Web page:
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We want Woodbine workers to win

Peter Hogarth

July 28, 2017

Slot machine workers at Woodbine Racetrack have been locked out by the Ontario Lottery and Gaming Corporation (OLG). The more than 400 members of the Public Service Alliance of Canada (PSAC) are now walking the picket lines, hoping to win better conditions at work.

On July 5, the union and OLG reached a tentative agreement, but the workers rejected it because it failed to address their demands for better pay and fairness at work. The agreement was revised and submitted to OLG, who rejected it and locked out their employees. Now, the slot machines in the province’s largest gaming floor are being staffed by non-union workers and managers, while electronic poker and some other services are closed or running on reduced hours.

What the workers want

The demands from the workers are for modest wage improvements and better scheduling, especially for part-time workers. According to the union, 60 percent of the slot machine workers are part-time and often receive less than two days notice of their work schedules. Sharon Desousa, Ontario Regional Executive Vice President of PSAC, told Global News, “many of the employees work full-time hours but are refused full-time employment. The large part-time workforce has no guarantee of hours, yet must be available for shifts within a 48-hour time frame in a 24-hour, seven-day-a-week operation.”

That means slot machine workers at Woodbine Racetrack are denied a stable working environment where they can plan their lives around their work and have decent lives outside of work. Instead, many employees have worked part-time for 10 years without the chance to become full time and access paid sick days, better scheduling and other benefits of full-time employment.

Workers deserve fairness at work and we should support the Woodbine workers fight for better scheduling.

The fight for $15 and Fairness

The International Socialists have been involved in the Ontario-wide Fight for $15 and Fairness, a campaign by Ontario workers to raise the minimum wage floor and win better scheduling, paid sick days, equal pay for part-time and full-time workers, an end to sectoral exemptions from pay and labour laws, and the right for workers to join unions and advocate for themselves at work.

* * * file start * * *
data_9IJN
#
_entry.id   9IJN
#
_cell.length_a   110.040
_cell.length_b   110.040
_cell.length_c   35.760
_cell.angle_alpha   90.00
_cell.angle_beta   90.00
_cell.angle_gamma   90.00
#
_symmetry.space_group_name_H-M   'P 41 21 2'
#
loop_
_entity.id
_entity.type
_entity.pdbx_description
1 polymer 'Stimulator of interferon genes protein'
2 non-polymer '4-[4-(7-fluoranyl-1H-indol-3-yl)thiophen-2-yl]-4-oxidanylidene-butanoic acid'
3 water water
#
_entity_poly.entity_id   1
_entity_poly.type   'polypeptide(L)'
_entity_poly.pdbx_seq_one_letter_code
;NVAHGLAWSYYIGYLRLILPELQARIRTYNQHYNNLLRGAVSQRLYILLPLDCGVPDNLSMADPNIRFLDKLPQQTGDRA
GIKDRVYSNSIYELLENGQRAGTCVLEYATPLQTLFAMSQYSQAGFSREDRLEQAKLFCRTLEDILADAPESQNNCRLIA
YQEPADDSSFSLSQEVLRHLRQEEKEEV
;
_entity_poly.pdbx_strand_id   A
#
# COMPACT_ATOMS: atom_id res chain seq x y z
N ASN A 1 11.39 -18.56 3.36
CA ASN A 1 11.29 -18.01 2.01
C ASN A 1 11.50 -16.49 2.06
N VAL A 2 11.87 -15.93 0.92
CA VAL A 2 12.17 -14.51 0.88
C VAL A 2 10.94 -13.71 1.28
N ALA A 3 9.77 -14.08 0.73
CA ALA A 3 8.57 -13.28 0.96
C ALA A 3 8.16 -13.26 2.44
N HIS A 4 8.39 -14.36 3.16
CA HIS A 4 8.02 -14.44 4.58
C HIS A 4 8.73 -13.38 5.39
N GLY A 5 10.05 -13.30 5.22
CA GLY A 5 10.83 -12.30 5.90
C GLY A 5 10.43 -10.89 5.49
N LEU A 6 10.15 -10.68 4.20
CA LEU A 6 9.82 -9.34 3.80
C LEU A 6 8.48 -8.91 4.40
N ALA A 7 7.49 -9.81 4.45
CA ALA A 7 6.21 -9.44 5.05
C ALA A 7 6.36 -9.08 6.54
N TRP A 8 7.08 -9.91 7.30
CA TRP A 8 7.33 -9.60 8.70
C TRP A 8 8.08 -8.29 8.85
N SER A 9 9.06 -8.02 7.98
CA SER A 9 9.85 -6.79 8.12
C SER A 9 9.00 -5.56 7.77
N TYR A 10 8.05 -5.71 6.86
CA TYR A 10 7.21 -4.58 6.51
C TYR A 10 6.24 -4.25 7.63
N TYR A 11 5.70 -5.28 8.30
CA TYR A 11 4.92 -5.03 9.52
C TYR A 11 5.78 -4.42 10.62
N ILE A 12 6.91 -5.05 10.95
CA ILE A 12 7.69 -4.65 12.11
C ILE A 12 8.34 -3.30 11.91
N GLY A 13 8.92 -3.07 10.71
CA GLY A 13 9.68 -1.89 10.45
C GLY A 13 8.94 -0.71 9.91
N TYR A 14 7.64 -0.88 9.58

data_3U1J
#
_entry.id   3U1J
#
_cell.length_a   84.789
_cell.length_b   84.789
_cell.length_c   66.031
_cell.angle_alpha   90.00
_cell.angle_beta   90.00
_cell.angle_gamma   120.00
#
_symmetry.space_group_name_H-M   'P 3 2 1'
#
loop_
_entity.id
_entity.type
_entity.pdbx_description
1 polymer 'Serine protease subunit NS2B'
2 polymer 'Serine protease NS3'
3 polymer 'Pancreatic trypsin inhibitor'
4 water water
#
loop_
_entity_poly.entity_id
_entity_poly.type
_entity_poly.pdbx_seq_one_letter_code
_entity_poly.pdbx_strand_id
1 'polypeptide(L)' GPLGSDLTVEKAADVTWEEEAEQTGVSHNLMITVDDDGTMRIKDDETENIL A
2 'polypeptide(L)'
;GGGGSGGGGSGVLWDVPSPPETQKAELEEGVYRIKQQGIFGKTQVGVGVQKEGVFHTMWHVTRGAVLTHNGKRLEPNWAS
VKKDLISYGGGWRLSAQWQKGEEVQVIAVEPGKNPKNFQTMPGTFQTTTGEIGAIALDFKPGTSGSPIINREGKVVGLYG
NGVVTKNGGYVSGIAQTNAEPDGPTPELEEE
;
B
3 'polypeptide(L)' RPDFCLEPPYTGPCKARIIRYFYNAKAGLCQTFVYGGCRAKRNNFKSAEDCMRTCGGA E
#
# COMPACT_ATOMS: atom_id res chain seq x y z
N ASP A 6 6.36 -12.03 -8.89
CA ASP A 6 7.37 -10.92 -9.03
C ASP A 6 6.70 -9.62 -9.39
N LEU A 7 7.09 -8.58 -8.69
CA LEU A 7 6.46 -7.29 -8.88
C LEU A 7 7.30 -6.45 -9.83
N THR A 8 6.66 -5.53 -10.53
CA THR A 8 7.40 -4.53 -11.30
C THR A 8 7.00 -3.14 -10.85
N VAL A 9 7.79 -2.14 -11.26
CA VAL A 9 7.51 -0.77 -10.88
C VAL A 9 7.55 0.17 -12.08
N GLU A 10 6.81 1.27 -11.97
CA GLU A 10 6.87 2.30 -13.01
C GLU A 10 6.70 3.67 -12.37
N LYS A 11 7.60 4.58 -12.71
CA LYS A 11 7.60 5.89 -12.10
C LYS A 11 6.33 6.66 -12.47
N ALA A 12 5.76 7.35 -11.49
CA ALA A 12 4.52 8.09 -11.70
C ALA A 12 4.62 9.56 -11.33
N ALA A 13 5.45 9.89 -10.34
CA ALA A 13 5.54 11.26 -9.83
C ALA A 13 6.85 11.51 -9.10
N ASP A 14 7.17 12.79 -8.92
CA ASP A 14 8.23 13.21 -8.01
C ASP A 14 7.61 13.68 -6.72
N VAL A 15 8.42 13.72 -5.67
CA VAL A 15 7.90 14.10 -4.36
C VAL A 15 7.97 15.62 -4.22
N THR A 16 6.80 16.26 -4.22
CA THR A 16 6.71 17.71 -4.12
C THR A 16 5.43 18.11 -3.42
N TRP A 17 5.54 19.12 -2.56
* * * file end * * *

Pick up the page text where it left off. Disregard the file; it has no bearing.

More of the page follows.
Currently, province wide pressure from $15 and Fairness campaigners, labour unions, migrant justice organizations, students, disabled and injured workers, and a host of other champions of decent work have made it so that the Liberal government feels that it has to act to pass some of our recommendations. Bill 148, which is currently in committee hearings, adopts many of the demands for fairness for workers including a $15 minimum wage, two paid emergency days (and 10 emergency days) for all workers, equal pay for full and part-time workers and—importantly for the workers at Woodbine—three hours pay for all on-call workers who aren’t called in, three hours of pay for any worker whose shift is suddenly cancelled, and the right for workers to refuse a shift with less than four days notice.

The fight of the Woodbine workers for better scheduling and better conditions for part-time workers is the fight of the $15 and Fairness campaign and should be the fight for workers all over the province who want to see a stronger, healthier, more confident and more powerful working class movement.

Why we care

As socialists, we believe that a better world can be won by putting ordinary workers in charge. Instead of rich bosses telling us how to do our jobs, we think the people that do the work should be able to make decisions and have more power. Like the slogan of the Occupy movement said, we believe that the interests of the 99% should be more important than the profits of the 1%. Everytime there is someone saying we need cutbacks, you can point to an executive with a huge salary living off the work that the rest of us do. We want the Woodbine workers to win, because we want the working class to win. A victory for more power in the workplace, more solidarity between workers and better working conditions for slot machine workers is a victory that can be replicated elsewhere.

We need better healthcare, better childcare, a cleaner environment, an end to long hours for low pay, an end to racist police violence and other bigotry, and we believe that part of that struggle is winning better conditions and more power for the 99%. The Woodbine workers are a part of that struggle and we want them to win!            

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